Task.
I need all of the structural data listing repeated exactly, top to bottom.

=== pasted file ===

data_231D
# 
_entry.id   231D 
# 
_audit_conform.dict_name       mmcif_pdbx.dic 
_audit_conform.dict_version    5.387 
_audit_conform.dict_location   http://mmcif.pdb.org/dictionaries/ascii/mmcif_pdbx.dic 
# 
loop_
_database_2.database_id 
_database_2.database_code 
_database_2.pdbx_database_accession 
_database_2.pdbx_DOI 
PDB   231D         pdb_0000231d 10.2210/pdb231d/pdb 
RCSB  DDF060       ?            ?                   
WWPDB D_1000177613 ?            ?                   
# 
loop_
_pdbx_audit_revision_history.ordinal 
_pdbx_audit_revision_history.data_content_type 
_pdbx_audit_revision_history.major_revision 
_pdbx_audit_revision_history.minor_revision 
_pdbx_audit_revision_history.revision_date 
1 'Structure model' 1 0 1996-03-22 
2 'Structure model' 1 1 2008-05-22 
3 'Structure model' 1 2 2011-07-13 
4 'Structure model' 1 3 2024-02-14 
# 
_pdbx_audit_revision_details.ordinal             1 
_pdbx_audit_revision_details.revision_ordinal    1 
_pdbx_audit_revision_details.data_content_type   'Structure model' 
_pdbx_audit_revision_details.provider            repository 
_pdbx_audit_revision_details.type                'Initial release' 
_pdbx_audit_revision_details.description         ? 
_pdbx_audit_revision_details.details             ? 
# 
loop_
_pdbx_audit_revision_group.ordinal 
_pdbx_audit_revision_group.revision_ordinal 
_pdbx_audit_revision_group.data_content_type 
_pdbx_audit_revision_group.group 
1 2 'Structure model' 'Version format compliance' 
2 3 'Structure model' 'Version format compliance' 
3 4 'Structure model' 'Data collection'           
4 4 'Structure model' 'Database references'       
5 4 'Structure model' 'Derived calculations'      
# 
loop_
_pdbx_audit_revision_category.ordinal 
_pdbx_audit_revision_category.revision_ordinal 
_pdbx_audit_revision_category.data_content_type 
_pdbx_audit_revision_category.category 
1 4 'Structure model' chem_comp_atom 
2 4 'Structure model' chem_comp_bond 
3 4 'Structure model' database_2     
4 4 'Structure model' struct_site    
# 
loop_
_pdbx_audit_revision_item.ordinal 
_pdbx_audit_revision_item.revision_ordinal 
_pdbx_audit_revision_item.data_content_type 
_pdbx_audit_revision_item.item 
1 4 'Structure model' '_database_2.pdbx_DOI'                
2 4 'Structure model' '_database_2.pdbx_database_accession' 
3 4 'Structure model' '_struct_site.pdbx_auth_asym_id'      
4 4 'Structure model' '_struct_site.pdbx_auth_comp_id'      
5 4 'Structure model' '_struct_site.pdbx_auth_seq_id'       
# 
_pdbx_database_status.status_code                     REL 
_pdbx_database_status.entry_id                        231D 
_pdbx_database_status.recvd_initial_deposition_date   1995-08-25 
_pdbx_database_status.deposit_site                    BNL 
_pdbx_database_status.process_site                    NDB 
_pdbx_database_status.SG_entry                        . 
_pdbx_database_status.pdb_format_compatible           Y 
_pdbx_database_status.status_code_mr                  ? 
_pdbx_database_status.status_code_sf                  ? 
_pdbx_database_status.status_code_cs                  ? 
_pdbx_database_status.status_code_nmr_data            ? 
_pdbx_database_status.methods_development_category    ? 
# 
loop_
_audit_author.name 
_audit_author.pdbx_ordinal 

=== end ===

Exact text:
data_231D
# 
_entry.id   231D 
# 
_audit_conform.dict_name       mmcif_pdbx.dic 
_audit_conform.dict_version    5.387 
_audit_conform.dict_location   http://mmcif.pdb.org/dictionaries/ascii/mmcif_pdbx.dic 
# 
loop_
_database_2.database_id 
_database_2.database_code 
_database_2.pdbx_database_accession 
_database_2.pdbx_DOI 
PDB   231D         pdb_0000231d 10.2210/pdb231d/pdb 
RCSB  DDF060       ?            ?                   
WWPDB D_1000177613 ?            ?                   
# 
loop_
_pdbx_audit_revision_history.ordinal 
_pdbx_audit_revision_history.data_content_type 
_pdbx_audit_revision_history.major_revision 
_pdbx_audit_revision_history.minor_revision 
_pdbx_audit_revision_history.revision_date 
1 'Structure model' 1 0 1996-03-22 
2 'Structure model' 1 1 2008-05-22 
3 'Structure model' 1 2 2011-07-13 
4 'Structure model' 1 3 2024-02-14 
# 
_pdbx_audit_revision_details.ordinal             1 
_pdbx_audit_revision_details.revision_ordinal    1 
_pdbx_audit_revision_details.data_content_type   'Structure model' 
_pdbx_audit_revision_details.provider            repository 
_pdbx_audit_revision_details.type                'Initial release' 
_pdbx_audit_revision_details.description         ? 
_pdbx_audit_revision_details.details             ? 
# 
loop_
_pdbx_audit_revision_group.ordinal 
_pdbx_audit_revision_group.revision_ordinal 
_pdbx_audit_revision_group.data_content_type 
_pdbx_audit_revision_group.group 
1 2 'Structure model' 'Version format compliance' 
2 3 'Structure model' 'Version format compliance' 
3 4 'Structure model' 'Data collection'           
4 4 'Structure model' 'Database references'       
5 4 'Structure model' 'Derived calculations'      
# 
loop_
_pdbx_audit_revision_category.ordinal 
_pdbx_audit_revision_category.revision_ordinal 
_pdbx_audit_revision_category.data_content_type 
_pdbx_audit_revision_category.category 
1 4 'Structure model' chem_comp_atom 
2 4 'Structure model' chem_comp_bond 
3 4 'Structure model' database_2     
4 4 'Structure model' struct_site    
# 
loop_
_pdbx_audit_revision_item.ordinal 
_pdbx_audit_revision_item.revision_ordinal 
_pdbx_audit_revision_item.data_content_type 
_pdbx_audit_revision_item.item 
1 4 'Structure model' '_database_2.pdbx_DOI'                
2 4 'Structure model' '_database_2.pdbx_database_accession' 
3 4 'Structure model' '_struct_site.pdbx_auth_asym_id'      
4 4 'Structure model' '_struct_site.pdbx_auth_comp_id'      
5 4 'Structure model' '_struct_site.pdbx_auth_seq_id'       
# 
_pdbx_database_status.status_code                     REL 
_pdbx_database_status.entry_id                        231D 
_pdbx_database_status.recvd_initial_deposition_date   1995-08-25 
_pdbx_database_status.deposit_site                    BNL 
_pdbx_database_status.process_site                    NDB 
_pdbx_database_status.SG_entry                        . 
_pdbx_database_status.pdb_format_compatible           Y 
_pdbx_database_status.status_code_mr                  ? 
_pdbx_database_status.status_code_sf                  ? 
_pdbx_database_status.status_code_cs                  ? 
_pdbx_database_status.status_code_nmr_data            ? 
_pdbx_database_status.methods_development_category    ? 
# 
loop_
_audit_author.name 
_audit_author.pdbx_ordinal 